Final Project: Playing Solitaire

Before you tackle the homework, remind yourself of our General Advice, Advice on Homeworks, and Grading Guidelines. Above all, keep your work neat and honest.

    Due Date: December 8, 1999

    Background Solitaire is a board game for individuals. The board comes in various shapes. Here is the simplest one:

    	     o o    
    	    o x o  
    	   o o o o                         

    The red x represents an unoccupied hole; the os are little pegs sticking in holes; and = stands for the surrounding wood.

    The goal of the game is to eliminate the pegs one by one until only one peg is left. A player can eliminate a peg if it one of the neighboring holes is unoccupied and if there is a peg in the hole in the opposite direction. In that case, the second peg can jump over the first one and the first one is eliminated.

    For example, on the above board, no peg can be eliminated. But, if the initial hole is on the side like this:

    	     o o
                o o x
    	   o o o o
    then the blue and the cyan peg could jump. If the player decides to move the blue one, the next configuration is
    	     o x
                o o o
    	   o o o o

    Problem: Develop a program that solves a Solitaire problem for different sizes of the equilateral triangle. You may choose to specify the input as the number of rows, e.g., 4, or as a list of lists of symbols, e.g.,

        '((o = = =)           = <=> WOOD 
          (o x = =)           o <=> PEG
          (o o o =)           x <=> HOLE
          (o o o o))
    You must specify your choice.

    The hole should always be placed at the right-most position in the second row. (If you care, you may wish to modify this choice for your own curiosity.)

    The function solitaire should return false, if the given problem is not solvable. Otherwise, it should produce a list of moves that specifies in what order the pegs must be moved to solve the given Solitaire problem. Again, you must choose a representation for moves. Structures are a good choice.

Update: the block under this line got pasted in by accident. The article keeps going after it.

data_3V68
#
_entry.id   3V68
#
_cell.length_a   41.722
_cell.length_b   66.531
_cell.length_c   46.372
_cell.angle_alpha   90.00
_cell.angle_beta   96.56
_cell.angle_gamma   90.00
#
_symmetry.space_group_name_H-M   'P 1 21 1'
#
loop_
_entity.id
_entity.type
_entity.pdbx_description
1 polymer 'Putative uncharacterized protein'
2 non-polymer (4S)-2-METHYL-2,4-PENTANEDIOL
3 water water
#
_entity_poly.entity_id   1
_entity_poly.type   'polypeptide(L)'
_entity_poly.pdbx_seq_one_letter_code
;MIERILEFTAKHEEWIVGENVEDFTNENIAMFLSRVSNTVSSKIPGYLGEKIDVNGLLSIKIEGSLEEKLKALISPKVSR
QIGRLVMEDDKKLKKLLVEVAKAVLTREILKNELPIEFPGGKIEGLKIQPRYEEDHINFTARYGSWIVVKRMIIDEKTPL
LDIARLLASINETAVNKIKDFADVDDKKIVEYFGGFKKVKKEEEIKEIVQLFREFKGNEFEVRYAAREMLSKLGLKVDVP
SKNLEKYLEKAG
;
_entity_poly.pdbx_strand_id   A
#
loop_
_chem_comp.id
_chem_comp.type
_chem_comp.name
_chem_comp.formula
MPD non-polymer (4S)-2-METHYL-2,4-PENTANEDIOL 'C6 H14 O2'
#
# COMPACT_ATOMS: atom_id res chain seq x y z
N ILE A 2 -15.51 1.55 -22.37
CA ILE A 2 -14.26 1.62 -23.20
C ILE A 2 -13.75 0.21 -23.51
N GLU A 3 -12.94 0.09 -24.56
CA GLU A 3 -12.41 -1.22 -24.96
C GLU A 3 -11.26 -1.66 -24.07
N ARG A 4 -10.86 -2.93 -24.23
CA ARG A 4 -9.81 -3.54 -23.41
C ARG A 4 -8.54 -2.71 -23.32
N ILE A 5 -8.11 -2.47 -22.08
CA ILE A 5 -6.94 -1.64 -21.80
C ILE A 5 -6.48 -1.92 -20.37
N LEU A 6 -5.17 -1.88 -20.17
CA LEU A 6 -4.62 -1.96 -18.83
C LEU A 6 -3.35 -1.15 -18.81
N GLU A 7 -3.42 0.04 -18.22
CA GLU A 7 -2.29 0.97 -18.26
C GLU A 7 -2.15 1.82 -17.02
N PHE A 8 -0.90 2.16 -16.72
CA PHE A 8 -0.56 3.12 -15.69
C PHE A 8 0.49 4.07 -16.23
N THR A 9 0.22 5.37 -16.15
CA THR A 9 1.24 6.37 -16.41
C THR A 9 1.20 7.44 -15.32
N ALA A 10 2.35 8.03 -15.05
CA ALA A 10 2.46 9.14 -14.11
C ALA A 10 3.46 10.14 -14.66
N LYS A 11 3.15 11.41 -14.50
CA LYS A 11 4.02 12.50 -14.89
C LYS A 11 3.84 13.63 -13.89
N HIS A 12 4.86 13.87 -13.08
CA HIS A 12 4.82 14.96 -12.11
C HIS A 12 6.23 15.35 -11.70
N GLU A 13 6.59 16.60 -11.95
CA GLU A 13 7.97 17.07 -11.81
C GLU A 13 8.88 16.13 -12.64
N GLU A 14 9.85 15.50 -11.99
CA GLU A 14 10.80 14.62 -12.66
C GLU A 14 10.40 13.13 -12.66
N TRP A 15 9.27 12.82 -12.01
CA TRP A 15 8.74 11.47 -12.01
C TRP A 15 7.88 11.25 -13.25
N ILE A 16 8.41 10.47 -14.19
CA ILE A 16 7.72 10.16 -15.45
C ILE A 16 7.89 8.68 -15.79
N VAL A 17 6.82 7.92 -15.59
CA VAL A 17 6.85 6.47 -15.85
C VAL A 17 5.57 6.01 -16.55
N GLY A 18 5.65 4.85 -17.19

Design Review: Your team must have a design review with a labby by Sunday, December 5. For the design review, you must turn in

    1. data definitions for the board and moves on the board
      you may wish to specify moves in terms of pairs of indices
    2. a translation of the above examples of boards into your chosen data representations
    3. a contract, header, purpose statement for solitaire
    4. an adjective that characterizes the kind of design recipe you want to use for solitaire
    5. a Scheme definition of solitaire plus headers, contracts, and purpose statements for all of the auxiliary functions mentioned in the definition.
    If you do not review your design with a labby by the deadline, you will get NO credit for your project.

    Product: You must turn in the following:

    1. the signed and dated paper copy of your design review
    2. the program with
      1. a contract and purpose for each definition
      2. a block comment with tests
      3. (optional) any other intermediate material you used to develop the individual procedures

    Sample Solution: One sample solution (something that resembles what you should turn in) is around 240 lines long. With an additional 70 lines, the developer of this assignment produced a graphical user interface that allows the user to pick the initial hole and shows the solution on-screen (based on
    The YELLOW peg is the one that jumps over the BLACK into the BLUE hole.

    There is a clever solution that is just under 190l lines.

    Challenge: Modify the program so that it solves Solitaire for a different shape, e.g.,

          = = o o o = =
          = = o o o = =
          o o o o o o o
          o o o x o o o
          o o o o o o o
          = = o o o = =
          = = o o o = =
    This problem is also well-known and more difficult than the triangle version.

    You should modify your program so it computes two variants of the solution. In the first, pegs can jump in all possible directions: vertical, horizontal, and diagonal. In the second, pegs can jump only in the vertical and horizontal direction. The difference consists of five lines of code.

    Warning: A straightforward adaptation of the triangle-shape program requires around four hours on a 166Mz, Linux laptop for the first problem, and an overnight run for the second one.

    The challenge carries no credit.

Matthias Felleisen, modified by Kathi Fisler Last modified at